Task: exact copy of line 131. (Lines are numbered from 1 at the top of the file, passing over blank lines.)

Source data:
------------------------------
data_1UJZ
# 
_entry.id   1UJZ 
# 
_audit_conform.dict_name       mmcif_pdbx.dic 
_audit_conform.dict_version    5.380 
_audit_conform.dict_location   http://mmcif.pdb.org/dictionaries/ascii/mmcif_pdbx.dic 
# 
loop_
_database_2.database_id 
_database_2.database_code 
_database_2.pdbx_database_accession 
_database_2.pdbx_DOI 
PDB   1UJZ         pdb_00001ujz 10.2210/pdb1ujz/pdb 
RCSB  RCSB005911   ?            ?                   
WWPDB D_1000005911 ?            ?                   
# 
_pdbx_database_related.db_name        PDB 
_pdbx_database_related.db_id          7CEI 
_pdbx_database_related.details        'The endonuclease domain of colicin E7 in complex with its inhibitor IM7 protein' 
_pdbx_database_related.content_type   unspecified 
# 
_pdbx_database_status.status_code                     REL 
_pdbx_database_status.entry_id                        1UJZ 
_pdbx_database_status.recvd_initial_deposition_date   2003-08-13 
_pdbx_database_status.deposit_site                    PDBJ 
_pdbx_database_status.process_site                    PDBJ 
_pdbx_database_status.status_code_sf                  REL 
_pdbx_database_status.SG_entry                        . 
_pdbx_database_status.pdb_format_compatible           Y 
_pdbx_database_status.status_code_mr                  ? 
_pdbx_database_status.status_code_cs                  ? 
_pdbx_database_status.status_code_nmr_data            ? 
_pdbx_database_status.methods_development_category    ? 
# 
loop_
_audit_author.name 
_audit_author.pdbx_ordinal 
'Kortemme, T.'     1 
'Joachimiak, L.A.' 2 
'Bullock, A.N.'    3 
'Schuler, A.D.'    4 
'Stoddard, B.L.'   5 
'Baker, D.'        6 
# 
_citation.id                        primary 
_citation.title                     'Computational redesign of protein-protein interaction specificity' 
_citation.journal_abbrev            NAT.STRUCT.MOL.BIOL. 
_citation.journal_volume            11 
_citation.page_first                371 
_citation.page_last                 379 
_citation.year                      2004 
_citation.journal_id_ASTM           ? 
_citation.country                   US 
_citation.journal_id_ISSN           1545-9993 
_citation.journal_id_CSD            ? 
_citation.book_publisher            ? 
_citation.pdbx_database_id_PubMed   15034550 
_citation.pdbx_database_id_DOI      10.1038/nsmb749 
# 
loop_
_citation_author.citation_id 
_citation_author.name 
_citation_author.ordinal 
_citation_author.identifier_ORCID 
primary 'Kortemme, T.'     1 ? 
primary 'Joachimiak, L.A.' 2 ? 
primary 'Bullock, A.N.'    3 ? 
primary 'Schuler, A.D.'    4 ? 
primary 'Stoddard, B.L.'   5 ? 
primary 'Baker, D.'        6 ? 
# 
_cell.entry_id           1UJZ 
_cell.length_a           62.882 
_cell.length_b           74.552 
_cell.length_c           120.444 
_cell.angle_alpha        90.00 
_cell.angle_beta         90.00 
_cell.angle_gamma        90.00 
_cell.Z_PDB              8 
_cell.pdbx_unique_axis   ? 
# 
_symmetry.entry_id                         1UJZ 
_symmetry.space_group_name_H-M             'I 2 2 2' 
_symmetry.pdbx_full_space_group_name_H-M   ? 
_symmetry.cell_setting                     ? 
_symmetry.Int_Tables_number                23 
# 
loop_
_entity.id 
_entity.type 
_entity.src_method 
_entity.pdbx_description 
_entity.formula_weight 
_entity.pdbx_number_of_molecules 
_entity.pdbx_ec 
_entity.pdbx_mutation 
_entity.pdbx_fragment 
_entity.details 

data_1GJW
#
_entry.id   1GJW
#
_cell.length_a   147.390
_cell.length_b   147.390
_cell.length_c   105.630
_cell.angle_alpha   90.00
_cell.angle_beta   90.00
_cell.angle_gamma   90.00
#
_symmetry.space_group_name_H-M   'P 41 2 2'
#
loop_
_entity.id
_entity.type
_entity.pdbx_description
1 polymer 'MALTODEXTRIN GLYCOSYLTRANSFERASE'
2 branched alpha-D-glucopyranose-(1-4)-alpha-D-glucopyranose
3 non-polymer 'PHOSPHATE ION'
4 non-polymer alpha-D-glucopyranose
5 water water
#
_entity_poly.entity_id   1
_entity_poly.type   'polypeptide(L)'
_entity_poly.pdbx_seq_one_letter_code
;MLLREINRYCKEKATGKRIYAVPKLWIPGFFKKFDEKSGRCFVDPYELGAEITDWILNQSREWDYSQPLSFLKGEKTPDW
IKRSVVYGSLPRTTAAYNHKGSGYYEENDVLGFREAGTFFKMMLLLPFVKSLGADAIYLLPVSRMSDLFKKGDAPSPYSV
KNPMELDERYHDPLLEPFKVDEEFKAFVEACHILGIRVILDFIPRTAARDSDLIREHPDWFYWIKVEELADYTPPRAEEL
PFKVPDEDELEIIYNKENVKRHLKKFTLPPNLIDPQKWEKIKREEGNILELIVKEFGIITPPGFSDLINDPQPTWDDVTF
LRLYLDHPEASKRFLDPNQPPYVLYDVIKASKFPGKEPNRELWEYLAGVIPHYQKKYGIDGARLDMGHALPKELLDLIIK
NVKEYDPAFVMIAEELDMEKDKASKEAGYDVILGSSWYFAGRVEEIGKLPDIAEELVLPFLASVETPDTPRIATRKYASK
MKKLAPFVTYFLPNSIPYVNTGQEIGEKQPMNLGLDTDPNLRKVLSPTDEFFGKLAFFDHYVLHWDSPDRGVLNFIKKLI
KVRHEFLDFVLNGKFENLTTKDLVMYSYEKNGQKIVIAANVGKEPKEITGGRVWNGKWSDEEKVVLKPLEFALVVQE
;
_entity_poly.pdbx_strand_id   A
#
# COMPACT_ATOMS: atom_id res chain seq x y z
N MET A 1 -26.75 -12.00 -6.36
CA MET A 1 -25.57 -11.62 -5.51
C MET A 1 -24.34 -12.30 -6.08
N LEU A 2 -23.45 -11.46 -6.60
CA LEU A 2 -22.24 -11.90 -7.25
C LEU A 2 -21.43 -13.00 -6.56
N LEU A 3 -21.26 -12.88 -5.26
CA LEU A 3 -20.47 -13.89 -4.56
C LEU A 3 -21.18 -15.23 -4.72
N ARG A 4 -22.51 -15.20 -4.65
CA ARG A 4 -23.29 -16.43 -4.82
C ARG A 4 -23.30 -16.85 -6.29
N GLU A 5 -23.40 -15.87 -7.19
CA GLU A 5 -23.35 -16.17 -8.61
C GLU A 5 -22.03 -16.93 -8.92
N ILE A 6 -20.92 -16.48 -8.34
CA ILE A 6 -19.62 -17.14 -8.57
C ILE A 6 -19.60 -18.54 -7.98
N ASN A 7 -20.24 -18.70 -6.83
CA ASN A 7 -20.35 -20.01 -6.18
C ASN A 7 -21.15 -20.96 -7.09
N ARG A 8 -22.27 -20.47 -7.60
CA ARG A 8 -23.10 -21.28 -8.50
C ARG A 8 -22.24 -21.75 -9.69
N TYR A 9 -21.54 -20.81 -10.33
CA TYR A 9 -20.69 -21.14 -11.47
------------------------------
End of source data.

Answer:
NVKEYDPAFVMIAEELDMEKDKASKEAGYDVILGSSWYFAGRVEEIGKLPDIAEELVLPFLASVETPDTPRIATRKYASK